Pam Lund, MNSOM Dean & Internship Director
Minnesota School of Ministry (MNSOM) held its first annual Propel Internship Summit on January 31-February 1 at Celebration Church in Lakeville. This is the first event of its kind among the 35 District Schools of Ministry in the U.S. The 77 students who attended could bring their spouses or their pastors, bringing the total attendance to 101.
The goal of the summit was to give MNSOM internship students practical, hands-on information and advice in ten different areas of ministry as they strive to receive AG ministry credentials. God was faithful to supply MN ministers who had a passion and the expertise to teach in each area.
The Friday night session covered pastoral care and end of life issues. It touched on the sensitivities of caring for people and their families in time of need, at death and beyond. HIPAA laws were covered. Real-world advice was given on how ministers can reach out to people without personally taking on the pain and heartache others are going through.
Water Baptisms and Communion were demonstrated, and ideas were shared on how these ordinances of the church can be done in many different settings. Premarital counseling and classes were discussed and how ministers can plant seeds that will bring about healthy marriages. Students were taken through a mock wedding rehearsal, and marriage preparation sheets were given to help a couple plan a wedding. Students were taught how to register their credentials with the state and the requirements to make a wedding ceremony legal.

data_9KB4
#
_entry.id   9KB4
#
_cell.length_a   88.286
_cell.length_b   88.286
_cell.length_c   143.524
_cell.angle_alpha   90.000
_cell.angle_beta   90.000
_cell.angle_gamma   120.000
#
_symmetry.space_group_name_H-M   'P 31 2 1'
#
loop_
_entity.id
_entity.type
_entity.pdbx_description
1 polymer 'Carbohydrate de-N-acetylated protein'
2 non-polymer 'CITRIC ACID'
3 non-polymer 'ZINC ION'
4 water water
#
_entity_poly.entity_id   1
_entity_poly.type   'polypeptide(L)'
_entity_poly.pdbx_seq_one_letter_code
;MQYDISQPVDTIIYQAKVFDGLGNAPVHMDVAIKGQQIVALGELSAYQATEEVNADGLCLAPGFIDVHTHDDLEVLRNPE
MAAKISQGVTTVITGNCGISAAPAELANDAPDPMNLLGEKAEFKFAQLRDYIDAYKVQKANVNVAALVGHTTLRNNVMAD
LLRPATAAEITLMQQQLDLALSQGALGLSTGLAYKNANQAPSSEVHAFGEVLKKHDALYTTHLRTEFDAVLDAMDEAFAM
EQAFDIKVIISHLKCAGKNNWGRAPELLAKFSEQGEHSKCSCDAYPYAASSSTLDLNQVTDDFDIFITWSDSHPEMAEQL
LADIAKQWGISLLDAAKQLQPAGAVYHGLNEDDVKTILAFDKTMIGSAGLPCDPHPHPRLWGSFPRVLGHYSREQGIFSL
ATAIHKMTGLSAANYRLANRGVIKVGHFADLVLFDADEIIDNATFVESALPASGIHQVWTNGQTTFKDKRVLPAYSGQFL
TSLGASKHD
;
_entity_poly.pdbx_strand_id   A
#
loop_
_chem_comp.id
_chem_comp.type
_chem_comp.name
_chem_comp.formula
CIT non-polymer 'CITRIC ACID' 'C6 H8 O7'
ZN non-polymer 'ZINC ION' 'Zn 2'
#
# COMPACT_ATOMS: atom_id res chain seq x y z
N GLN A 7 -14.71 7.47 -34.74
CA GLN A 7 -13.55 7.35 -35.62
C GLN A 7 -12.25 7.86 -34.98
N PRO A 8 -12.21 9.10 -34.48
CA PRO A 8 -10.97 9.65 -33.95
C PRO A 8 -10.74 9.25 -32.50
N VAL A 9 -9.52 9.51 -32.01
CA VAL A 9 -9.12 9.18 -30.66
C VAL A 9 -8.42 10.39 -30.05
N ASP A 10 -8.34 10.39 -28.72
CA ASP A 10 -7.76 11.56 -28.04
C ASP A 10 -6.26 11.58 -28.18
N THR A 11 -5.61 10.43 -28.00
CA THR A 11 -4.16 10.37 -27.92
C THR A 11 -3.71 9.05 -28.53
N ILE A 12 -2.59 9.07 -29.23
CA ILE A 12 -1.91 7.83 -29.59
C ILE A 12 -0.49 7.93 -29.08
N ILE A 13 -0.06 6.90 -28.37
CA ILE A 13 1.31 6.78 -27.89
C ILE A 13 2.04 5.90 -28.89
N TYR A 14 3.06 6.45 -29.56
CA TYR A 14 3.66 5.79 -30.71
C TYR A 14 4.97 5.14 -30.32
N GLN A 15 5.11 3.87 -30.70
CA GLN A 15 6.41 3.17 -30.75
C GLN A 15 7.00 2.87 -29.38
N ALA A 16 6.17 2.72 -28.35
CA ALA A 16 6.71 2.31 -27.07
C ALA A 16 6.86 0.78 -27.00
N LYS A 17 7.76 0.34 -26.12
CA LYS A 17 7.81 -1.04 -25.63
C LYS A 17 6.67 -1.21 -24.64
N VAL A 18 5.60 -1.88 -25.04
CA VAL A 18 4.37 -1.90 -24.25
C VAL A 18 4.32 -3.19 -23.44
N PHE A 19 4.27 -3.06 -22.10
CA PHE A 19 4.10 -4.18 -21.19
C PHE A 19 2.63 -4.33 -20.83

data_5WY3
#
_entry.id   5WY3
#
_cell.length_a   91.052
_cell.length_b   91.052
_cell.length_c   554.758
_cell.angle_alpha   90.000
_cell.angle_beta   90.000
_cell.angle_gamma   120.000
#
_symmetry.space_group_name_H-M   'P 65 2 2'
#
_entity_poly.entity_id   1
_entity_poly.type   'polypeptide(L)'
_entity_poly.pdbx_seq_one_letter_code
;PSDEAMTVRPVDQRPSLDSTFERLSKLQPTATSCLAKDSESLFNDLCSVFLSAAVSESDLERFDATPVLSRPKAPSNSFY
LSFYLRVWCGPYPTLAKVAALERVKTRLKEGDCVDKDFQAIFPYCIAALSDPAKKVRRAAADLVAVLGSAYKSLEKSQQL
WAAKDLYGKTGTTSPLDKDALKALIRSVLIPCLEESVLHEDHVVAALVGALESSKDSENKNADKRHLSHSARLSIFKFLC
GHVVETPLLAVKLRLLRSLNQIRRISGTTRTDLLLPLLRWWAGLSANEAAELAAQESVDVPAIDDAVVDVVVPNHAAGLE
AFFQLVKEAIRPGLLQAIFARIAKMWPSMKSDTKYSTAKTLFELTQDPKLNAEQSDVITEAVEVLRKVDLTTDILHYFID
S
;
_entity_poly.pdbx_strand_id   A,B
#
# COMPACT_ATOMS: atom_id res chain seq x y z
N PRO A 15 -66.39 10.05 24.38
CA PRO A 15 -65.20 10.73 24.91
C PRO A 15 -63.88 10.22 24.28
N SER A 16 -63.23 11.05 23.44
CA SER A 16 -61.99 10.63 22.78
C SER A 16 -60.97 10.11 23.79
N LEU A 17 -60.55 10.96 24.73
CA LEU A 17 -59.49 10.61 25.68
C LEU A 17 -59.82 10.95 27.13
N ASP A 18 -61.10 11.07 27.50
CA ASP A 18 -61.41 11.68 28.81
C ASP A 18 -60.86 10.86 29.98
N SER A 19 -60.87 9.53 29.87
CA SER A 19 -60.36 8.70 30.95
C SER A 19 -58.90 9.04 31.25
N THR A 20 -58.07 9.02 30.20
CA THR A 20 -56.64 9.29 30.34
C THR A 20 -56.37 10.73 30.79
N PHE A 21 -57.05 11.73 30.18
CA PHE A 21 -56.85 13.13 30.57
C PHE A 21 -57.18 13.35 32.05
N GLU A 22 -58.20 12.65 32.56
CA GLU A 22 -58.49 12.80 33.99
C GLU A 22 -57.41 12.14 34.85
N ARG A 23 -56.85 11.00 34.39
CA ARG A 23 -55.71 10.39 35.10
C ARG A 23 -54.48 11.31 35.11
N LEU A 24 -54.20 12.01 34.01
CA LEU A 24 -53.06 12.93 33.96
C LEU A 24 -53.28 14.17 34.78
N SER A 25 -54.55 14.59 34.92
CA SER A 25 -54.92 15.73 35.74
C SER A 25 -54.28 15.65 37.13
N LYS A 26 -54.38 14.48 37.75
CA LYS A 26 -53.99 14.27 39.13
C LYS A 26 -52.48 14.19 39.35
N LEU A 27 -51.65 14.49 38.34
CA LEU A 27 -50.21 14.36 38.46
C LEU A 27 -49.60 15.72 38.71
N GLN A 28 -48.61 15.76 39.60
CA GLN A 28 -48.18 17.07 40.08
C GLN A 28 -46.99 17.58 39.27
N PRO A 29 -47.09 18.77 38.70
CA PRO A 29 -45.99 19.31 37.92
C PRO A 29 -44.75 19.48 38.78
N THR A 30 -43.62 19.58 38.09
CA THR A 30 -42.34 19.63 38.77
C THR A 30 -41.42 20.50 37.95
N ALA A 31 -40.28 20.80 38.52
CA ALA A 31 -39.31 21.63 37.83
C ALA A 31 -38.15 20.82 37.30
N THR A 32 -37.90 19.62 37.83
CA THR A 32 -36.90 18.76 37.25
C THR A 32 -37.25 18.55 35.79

Interns were given coaching advice on how to pray for those seeking the Baptism in the Holy Spirit and how to encourage those who have not yet received the gift. Additionally, important practical advice was given for the handling of a minister’s personal money matters, setting expectations of spending, and getting out of debt. The afternoon also rendered a discussion on assessing pastoral limitations and understanding when it is time to send a person from the pastor’s office to a professional counselor.
Throughout the summit, students were encouraged to put on a “pastoral hat” and look at each session not as a receiver of ministry but as one who will be the provider of ministry. Each candidate for credentials should be theologically and practically prepared as they enter full-time ministry to better meet the needs of people in this lost and dying world.